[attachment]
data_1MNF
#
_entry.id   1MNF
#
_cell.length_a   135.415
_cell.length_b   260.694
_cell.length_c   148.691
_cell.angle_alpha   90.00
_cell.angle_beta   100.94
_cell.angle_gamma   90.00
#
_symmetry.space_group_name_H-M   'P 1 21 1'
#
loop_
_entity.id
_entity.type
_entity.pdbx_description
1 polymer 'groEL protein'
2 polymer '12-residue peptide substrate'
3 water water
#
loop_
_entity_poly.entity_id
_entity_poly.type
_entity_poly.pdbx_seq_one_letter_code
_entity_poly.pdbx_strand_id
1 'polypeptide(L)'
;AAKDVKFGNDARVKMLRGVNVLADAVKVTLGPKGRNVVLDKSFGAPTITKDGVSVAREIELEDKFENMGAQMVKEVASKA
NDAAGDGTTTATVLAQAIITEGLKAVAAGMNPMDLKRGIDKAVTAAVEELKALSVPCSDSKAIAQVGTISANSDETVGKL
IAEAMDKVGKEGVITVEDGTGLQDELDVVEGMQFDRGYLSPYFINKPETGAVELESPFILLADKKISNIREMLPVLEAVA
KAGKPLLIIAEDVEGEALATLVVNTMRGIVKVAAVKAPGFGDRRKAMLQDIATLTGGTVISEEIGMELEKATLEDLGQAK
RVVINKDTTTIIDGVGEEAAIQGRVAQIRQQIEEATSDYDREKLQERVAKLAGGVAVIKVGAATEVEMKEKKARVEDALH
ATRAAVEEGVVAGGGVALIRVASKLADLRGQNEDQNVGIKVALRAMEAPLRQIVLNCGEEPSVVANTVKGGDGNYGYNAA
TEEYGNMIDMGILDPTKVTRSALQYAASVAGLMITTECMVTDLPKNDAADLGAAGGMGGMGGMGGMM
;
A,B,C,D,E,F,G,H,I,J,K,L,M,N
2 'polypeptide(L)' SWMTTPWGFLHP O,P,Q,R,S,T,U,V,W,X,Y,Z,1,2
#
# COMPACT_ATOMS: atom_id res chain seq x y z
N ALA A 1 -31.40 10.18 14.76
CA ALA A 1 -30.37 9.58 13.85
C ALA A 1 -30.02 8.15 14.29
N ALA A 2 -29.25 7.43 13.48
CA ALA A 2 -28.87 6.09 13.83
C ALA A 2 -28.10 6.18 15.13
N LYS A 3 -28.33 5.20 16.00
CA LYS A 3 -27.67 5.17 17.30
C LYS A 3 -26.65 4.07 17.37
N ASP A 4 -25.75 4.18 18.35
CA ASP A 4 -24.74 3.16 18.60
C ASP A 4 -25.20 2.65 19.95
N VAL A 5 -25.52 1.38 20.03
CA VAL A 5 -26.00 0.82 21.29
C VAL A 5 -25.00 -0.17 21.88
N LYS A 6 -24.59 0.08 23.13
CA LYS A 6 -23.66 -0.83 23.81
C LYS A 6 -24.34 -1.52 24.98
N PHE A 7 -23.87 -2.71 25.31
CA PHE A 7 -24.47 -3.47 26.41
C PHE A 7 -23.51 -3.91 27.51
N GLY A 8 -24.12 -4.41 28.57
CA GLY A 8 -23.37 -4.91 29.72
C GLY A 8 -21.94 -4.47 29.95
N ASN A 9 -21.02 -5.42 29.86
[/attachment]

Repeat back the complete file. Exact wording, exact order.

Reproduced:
data_1MNF
#
_entry.id   1MNF
#
_cell.length_a   135.415
_cell.length_b   260.694
_cell.length_c   148.691
_cell.angle_alpha   90.00
_cell.angle_beta   100.94
_cell.angle_gamma   90.00
#
_symmetry.space_group_name_H-M   'P 1 21 1'
#
loop_
_entity.id
_entity.type
_entity.pdbx_description
1 polymer 'groEL protein'
2 polymer '12-residue peptide substrate'
3 water water
#
loop_
_entity_poly.entity_id
_entity_poly.type
_entity_poly.pdbx_seq_one_letter_code
_entity_poly.pdbx_strand_id
1 'polypeptide(L)'
;AAKDVKFGNDARVKMLRGVNVLADAVKVTLGPKGRNVVLDKSFGAPTITKDGVSVAREIELEDKFENMGAQMVKEVASKA
NDAAGDGTTTATVLAQAIITEGLKAVAAGMNPMDLKRGIDKAVTAAVEELKALSVPCSDSKAIAQVGTISANSDETVGKL
IAEAMDKVGKEGVITVEDGTGLQDELDVVEGMQFDRGYLSPYFINKPETGAVELESPFILLADKKISNIREMLPVLEAVA
KAGKPLLIIAEDVEGEALATLVVNTMRGIVKVAAVKAPGFGDRRKAMLQDIATLTGGTVISEEIGMELEKATLEDLGQAK
RVVINKDTTTIIDGVGEEAAIQGRVAQIRQQIEEATSDYDREKLQERVAKLAGGVAVIKVGAATEVEMKEKKARVEDALH
ATRAAVEEGVVAGGGVALIRVASKLADLRGQNEDQNVGIKVALRAMEAPLRQIVLNCGEEPSVVANTVKGGDGNYGYNAA
TEEYGNMIDMGILDPTKVTRSALQYAASVAGLMITTECMVTDLPKNDAADLGAAGGMGGMGGMGGMM
;
A,B,C,D,E,F,G,H,I,J,K,L,M,N
2 'polypeptide(L)' SWMTTPWGFLHP O,P,Q,R,S,T,U,V,W,X,Y,Z,1,2
#
# COMPACT_ATOMS: atom_id res chain seq x y z
N ALA A 1 -31.40 10.18 14.76
CA ALA A 1 -30.37 9.58 13.85
C ALA A 1 -30.02 8.15 14.29
N ALA A 2 -29.25 7.43 13.48
CA ALA A 2 -28.87 6.09 13.83
C ALA A 2 -28.10 6.18 15.13
N LYS A 3 -28.33 5.20 16.00
CA LYS A 3 -27.67 5.17 17.30
C LYS A 3 -26.65 4.07 17.37
N ASP A 4 -25.75 4.18 18.35
CA ASP A 4 -24.74 3.16 18.60
C ASP A 4 -25.20 2.65 19.95
N VAL A 5 -25.52 1.38 20.03
CA VAL A 5 -26.00 0.82 21.29
C VAL A 5 -25.00 -0.17 21.88
N LYS A 6 -24.59 0.08 23.13
CA LYS A 6 -23.66 -0.83 23.81
C LYS A 6 -24.34 -1.52 24.98
N PHE A 7 -23.87 -2.71 25.31
CA PHE A 7 -24.47 -3.47 26.41
C PHE A 7 -23.51 -3.91 27.51
N GLY A 8 -24.12 -4.41 28.57
CA GLY A 8 -23.37 -4.91 29.72
C GLY A 8 -21.94 -4.47 29.95
N ASN A 9 -21.02 -5.42 29.86